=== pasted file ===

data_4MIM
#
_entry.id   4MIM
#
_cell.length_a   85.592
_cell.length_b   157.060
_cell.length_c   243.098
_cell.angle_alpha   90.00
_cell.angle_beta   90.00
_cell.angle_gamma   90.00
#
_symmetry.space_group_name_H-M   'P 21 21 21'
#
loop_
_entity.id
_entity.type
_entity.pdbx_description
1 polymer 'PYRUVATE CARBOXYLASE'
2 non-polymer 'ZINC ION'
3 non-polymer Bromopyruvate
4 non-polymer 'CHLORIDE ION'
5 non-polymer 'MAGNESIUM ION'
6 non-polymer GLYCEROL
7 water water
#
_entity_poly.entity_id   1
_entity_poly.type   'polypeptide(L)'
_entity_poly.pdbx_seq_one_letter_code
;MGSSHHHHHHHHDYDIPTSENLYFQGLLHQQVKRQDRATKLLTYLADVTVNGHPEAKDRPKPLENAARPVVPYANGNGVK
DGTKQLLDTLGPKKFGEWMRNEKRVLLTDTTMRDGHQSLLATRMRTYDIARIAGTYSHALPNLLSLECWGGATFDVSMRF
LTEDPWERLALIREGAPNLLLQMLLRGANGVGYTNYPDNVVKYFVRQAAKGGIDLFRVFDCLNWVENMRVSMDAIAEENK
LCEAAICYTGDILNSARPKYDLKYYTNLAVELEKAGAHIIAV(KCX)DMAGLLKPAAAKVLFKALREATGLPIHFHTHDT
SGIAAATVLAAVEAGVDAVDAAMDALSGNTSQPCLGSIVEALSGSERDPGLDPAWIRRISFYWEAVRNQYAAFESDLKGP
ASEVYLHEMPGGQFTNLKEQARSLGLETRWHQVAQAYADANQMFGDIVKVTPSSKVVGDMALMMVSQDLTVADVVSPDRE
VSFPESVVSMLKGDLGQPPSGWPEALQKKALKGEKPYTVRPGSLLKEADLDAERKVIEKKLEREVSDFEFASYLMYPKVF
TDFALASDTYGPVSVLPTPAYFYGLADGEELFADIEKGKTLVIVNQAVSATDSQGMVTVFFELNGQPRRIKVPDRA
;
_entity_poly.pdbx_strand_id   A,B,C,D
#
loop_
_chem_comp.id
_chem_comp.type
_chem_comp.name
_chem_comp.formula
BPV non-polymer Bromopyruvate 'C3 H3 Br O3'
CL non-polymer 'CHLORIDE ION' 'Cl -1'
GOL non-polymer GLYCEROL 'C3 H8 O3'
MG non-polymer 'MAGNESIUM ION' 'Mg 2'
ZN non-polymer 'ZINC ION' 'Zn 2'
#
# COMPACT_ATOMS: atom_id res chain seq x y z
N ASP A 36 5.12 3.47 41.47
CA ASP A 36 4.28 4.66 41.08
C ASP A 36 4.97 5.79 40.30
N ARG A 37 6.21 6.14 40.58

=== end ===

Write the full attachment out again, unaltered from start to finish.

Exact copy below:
data_4MIM
#
_entry.id   4MIM
#
_cell.length_a   85.592
_cell.length_b   157.060
_cell.length_c   243.098
_cell.angle_alpha   90.00
_cell.angle_beta   90.00
_cell.angle_gamma   90.00
#
_symmetry.space_group_name_H-M   'P 21 21 21'
#
loop_
_entity.id
_entity.type
_entity.pdbx_description
1 polymer 'PYRUVATE CARBOXYLASE'
2 non-polymer 'ZINC ION'
3 non-polymer Bromopyruvate
4 non-polymer 'CHLORIDE ION'
5 non-polymer 'MAGNESIUM ION'
6 non-polymer GLYCEROL
7 water water
#
_entity_poly.entity_id   1
_entity_poly.type   'polypeptide(L)'
_entity_poly.pdbx_seq_one_letter_code
;MGSSHHHHHHHHDYDIPTSENLYFQGLLHQQVKRQDRATKLLTYLADVTVNGHPEAKDRPKPLENAARPVVPYANGNGVK
DGTKQLLDTLGPKKFGEWMRNEKRVLLTDTTMRDGHQSLLATRMRTYDIARIAGTYSHALPNLLSLECWGGATFDVSMRF
LTEDPWERLALIREGAPNLLLQMLLRGANGVGYTNYPDNVVKYFVRQAAKGGIDLFRVFDCLNWVENMRVSMDAIAEENK
LCEAAICYTGDILNSARPKYDLKYYTNLAVELEKAGAHIIAV(KCX)DMAGLLKPAAAKVLFKALREATGLPIHFHTHDT
SGIAAATVLAAVEAGVDAVDAAMDALSGNTSQPCLGSIVEALSGSERDPGLDPAWIRRISFYWEAVRNQYAAFESDLKGP
ASEVYLHEMPGGQFTNLKEQARSLGLETRWHQVAQAYADANQMFGDIVKVTPSSKVVGDMALMMVSQDLTVADVVSPDRE
VSFPESVVSMLKGDLGQPPSGWPEALQKKALKGEKPYTVRPGSLLKEADLDAERKVIEKKLEREVSDFEFASYLMYPKVF
TDFALASDTYGPVSVLPTPAYFYGLADGEELFADIEKGKTLVIVNQAVSATDSQGMVTVFFELNGQPRRIKVPDRA
;
_entity_poly.pdbx_strand_id   A,B,C,D
#
loop_
_chem_comp.id
_chem_comp.type
_chem_comp.name
_chem_comp.formula
BPV non-polymer Bromopyruvate 'C3 H3 Br O3'
CL non-polymer 'CHLORIDE ION' 'Cl -1'
GOL non-polymer GLYCEROL 'C3 H8 O3'
MG non-polymer 'MAGNESIUM ION' 'Mg 2'
ZN non-polymer 'ZINC ION' 'Zn 2'
#
# COMPACT_ATOMS: atom_id res chain seq x y z
N ASP A 36 5.12 3.47 41.47
CA ASP A 36 4.28 4.66 41.08
C ASP A 36 4.97 5.79 40.30
N ARG A 37 6.21 6.14 40.58